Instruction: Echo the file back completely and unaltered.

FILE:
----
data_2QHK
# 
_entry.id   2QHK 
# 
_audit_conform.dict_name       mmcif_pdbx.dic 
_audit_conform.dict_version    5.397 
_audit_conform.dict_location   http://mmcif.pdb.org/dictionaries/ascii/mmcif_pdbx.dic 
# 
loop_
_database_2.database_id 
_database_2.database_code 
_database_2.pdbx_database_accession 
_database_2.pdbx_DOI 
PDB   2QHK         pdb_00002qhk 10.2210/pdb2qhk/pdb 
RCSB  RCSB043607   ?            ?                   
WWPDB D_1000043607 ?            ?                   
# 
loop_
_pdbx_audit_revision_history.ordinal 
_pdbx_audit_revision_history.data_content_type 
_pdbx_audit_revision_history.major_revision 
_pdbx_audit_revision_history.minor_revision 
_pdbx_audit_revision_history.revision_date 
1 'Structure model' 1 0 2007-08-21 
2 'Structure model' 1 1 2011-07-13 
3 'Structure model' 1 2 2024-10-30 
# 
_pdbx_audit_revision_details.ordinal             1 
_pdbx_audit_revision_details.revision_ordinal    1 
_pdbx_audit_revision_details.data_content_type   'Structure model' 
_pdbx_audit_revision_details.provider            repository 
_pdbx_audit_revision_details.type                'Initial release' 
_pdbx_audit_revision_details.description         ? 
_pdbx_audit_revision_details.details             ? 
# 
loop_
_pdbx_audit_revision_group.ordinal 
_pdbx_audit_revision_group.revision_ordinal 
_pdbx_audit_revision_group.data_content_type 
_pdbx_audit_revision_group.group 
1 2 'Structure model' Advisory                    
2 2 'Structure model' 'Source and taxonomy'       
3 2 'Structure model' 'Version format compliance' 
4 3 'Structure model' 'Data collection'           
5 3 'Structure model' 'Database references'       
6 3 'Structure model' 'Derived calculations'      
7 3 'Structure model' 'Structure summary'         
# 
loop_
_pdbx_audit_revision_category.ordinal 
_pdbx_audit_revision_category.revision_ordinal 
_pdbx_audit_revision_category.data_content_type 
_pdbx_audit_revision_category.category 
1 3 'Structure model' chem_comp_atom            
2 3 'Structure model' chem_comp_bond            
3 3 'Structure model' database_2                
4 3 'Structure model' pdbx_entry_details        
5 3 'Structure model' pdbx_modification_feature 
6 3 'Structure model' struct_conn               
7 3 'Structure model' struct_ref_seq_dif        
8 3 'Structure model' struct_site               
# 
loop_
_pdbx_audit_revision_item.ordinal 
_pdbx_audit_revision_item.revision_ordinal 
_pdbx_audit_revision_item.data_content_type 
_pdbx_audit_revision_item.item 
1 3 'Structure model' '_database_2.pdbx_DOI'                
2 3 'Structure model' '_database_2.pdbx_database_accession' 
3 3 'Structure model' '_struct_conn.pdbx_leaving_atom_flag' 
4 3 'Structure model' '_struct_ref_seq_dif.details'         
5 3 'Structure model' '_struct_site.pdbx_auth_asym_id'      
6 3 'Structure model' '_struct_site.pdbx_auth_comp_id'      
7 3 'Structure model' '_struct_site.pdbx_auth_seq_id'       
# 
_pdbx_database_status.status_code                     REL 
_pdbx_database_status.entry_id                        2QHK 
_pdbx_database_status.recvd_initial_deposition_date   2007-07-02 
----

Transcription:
data_2QHK
# 
_entry.id   2QHK 
# 
_audit_conform.dict_name       mmcif_pdbx.dic 
_audit_conform.dict_version    5.397 
_audit_conform.dict_location   http://mmcif.pdb.org/dictionaries/ascii/mmcif_pdbx.dic 
# 
loop_
_database_2.database_id 
_database_2.database_code 
_database_2.pdbx_database_accession 
_database_2.pdbx_DOI 
PDB   2QHK         pdb_00002qhk 10.2210/pdb2qhk/pdb 
RCSB  RCSB043607   ?            ?                   
WWPDB D_1000043607 ?            ?                   
# 
loop_
_pdbx_audit_revision_history.ordinal 
_pdbx_audit_revision_history.data_content_type 
_pdbx_audit_revision_history.major_revision 
_pdbx_audit_revision_history.minor_revision 
_pdbx_audit_revision_history.revision_date 
1 'Structure model' 1 0 2007-08-21 
2 'Structure model' 1 1 2011-07-13 
3 'Structure model' 1 2 2024-10-30 
# 
_pdbx_audit_revision_details.ordinal             1 
_pdbx_audit_revision_details.revision_ordinal    1 
_pdbx_audit_revision_details.data_content_type   'Structure model' 
_pdbx_audit_revision_details.provider            repository 
_pdbx_audit_revision_details.type                'Initial release' 
_pdbx_audit_revision_details.description         ? 
_pdbx_audit_revision_details.details             ? 
# 
loop_
_pdbx_audit_revision_group.ordinal 
_pdbx_audit_revision_group.revision_ordinal 
_pdbx_audit_revision_group.data_content_type 
_pdbx_audit_revision_group.group 
1 2 'Structure model' Advisory                    
2 2 'Structure model' 'Source and taxonomy'       
3 2 'Structure model' 'Version format compliance' 
4 3 'Structure model' 'Data collection'           
5 3 'Structure model' 'Database references'       
6 3 'Structure model' 'Derived calculations'      
7 3 'Structure model' 'Structure summary'         
# 
loop_
_pdbx_audit_revision_category.ordinal 
_pdbx_audit_revision_category.revision_ordinal 
_pdbx_audit_revision_category.data_content_type 
_pdbx_audit_revision_category.category 
1 3 'Structure model' chem_comp_atom            
2 3 'Structure model' chem_comp_bond            
3 3 'Structure model' database_2                
4 3 'Structure model' pdbx_entry_details        
5 3 'Structure model' pdbx_modification_feature 
6 3 'Structure model' struct_conn               
7 3 'Structure model' struct_ref_seq_dif        
8 3 'Structure model' struct_site               
# 
loop_
_pdbx_audit_revision_item.ordinal 
_pdbx_audit_revision_item.revision_ordinal 
_pdbx_audit_revision_item.data_content_type 
_pdbx_audit_revision_item.item 
1 3 'Structure model' '_database_2.pdbx_DOI'                
2 3 'Structure model' '_database_2.pdbx_database_accession' 
3 3 'Structure model' '_struct_conn.pdbx_leaving_atom_flag' 
4 3 'Structure model' '_struct_ref_seq_dif.details'         
5 3 'Structure model' '_struct_site.pdbx_auth_asym_id'      
6 3 'Structure model' '_struct_site.pdbx_auth_comp_id'      
7 3 'Structure model' '_struct_site.pdbx_auth_seq_id'       
# 
_pdbx_database_status.status_code                     REL 
_pdbx_database_status.entry_id                        2QHK 
_pdbx_database_status.recvd_initial_deposition_date   2007-07-02 